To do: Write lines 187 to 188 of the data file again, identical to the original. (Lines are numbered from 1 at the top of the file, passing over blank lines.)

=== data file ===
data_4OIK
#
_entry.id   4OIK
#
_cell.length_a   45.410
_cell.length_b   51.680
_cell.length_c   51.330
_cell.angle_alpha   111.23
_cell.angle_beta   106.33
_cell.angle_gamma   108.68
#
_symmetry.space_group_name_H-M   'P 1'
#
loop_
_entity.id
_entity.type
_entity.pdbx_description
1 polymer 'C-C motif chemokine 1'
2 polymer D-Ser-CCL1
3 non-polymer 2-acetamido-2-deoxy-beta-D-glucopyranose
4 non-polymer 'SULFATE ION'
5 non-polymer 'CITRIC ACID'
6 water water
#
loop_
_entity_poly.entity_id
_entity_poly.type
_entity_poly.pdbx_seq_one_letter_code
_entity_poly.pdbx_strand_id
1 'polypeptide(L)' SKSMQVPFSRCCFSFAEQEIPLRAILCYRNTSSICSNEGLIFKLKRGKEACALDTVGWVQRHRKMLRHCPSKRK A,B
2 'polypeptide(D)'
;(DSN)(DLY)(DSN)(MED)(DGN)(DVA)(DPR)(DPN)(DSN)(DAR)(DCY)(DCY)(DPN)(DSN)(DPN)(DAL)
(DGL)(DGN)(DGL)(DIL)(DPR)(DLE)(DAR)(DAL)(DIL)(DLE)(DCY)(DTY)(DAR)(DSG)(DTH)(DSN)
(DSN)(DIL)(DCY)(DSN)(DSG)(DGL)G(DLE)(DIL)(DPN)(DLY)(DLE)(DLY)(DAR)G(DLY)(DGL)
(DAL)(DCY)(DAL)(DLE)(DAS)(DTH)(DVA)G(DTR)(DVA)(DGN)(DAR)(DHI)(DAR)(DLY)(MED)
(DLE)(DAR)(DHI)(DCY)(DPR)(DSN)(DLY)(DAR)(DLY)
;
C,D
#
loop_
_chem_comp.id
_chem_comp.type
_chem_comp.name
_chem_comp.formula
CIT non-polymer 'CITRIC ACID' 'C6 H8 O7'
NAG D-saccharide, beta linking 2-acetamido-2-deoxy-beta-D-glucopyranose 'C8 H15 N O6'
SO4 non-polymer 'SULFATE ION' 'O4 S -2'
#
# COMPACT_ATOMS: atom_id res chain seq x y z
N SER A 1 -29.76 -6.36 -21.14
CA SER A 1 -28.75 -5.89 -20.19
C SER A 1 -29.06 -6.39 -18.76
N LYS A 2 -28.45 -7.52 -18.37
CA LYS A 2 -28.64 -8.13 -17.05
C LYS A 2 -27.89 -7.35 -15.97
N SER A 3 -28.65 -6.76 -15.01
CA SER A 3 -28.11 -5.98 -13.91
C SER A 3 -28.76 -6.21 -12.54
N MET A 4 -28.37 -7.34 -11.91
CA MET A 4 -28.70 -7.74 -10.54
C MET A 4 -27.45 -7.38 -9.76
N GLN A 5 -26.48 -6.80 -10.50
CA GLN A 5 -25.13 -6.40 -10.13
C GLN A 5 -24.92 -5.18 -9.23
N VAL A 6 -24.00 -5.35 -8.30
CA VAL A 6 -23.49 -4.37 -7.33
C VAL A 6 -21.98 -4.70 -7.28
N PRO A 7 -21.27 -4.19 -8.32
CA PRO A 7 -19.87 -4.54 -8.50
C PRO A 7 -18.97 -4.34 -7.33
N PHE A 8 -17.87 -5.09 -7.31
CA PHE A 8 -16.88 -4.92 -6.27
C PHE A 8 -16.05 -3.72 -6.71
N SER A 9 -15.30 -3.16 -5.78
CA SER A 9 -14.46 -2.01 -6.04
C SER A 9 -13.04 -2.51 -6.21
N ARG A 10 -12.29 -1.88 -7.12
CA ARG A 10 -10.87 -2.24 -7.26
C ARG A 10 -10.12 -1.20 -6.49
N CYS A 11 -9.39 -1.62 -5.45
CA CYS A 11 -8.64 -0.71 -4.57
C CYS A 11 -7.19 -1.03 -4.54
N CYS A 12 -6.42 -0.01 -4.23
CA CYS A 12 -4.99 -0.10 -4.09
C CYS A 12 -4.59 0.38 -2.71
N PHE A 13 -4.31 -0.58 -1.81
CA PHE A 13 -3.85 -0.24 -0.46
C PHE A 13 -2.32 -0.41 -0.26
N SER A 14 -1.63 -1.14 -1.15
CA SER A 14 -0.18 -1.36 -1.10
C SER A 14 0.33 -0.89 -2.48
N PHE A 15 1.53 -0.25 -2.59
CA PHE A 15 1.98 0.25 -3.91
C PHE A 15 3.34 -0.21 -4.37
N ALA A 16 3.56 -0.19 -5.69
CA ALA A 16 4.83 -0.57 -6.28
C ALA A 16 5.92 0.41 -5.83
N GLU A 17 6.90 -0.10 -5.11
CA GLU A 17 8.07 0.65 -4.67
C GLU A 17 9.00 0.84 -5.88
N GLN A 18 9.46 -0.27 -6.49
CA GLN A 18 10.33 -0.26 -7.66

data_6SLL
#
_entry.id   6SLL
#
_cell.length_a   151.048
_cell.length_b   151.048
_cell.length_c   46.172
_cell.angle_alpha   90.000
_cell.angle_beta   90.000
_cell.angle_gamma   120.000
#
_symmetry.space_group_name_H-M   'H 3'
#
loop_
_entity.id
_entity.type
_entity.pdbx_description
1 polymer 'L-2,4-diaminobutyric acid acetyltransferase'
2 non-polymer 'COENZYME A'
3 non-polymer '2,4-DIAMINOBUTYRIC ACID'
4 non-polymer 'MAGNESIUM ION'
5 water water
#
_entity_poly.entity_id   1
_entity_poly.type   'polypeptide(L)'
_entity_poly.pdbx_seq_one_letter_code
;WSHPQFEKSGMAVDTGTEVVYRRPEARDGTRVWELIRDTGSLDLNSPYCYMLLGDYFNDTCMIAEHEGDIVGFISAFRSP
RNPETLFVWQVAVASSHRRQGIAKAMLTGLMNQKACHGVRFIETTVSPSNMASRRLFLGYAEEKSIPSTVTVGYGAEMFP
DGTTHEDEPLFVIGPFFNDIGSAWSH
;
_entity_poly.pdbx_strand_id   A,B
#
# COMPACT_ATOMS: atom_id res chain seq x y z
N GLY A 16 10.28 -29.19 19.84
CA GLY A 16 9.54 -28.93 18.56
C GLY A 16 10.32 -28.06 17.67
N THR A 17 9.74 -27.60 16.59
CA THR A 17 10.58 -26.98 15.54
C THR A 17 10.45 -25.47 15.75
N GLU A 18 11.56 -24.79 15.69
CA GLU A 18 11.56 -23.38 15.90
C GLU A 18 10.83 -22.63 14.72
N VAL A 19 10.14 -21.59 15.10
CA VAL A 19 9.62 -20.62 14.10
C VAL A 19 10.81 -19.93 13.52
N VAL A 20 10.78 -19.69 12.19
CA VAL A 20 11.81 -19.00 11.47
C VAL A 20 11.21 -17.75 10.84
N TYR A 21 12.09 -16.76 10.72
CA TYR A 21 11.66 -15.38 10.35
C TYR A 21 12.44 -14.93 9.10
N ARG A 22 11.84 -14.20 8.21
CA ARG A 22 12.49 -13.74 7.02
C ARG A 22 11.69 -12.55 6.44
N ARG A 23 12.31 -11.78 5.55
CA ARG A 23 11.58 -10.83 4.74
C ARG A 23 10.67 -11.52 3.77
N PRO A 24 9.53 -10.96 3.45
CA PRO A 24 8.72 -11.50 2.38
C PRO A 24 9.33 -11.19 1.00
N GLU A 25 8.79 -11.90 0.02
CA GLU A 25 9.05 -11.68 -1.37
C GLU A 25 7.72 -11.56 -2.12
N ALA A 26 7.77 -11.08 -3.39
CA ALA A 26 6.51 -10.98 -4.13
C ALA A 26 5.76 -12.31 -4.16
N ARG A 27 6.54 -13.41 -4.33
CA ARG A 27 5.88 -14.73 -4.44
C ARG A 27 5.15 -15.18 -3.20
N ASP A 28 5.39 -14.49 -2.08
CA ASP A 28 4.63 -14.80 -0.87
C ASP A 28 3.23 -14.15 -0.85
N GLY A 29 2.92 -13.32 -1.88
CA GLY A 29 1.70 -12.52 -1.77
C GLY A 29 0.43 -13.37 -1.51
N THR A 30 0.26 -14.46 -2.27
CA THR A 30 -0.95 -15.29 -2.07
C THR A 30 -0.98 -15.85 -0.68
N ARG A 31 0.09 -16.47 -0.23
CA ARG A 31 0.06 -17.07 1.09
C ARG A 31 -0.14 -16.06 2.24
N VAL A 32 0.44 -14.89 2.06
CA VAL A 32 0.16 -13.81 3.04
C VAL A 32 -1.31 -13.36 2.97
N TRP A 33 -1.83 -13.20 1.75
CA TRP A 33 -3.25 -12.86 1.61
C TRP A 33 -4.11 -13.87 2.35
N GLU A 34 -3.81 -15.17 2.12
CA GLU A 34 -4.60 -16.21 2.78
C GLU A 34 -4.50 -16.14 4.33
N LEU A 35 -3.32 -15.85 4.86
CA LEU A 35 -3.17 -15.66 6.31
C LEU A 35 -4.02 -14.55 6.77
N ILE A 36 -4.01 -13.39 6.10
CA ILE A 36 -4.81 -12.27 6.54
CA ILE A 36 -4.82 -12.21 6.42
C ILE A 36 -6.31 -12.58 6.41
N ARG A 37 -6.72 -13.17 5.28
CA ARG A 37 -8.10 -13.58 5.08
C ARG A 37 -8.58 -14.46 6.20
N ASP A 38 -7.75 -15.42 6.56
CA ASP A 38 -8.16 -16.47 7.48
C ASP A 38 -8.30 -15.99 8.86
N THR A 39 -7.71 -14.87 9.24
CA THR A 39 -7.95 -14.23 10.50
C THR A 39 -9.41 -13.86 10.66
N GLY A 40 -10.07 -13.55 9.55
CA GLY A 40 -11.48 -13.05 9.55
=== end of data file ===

N TRP A 33 -1.83 -13.20 1.75
CA TRP A 33 -3.25 -12.86 1.61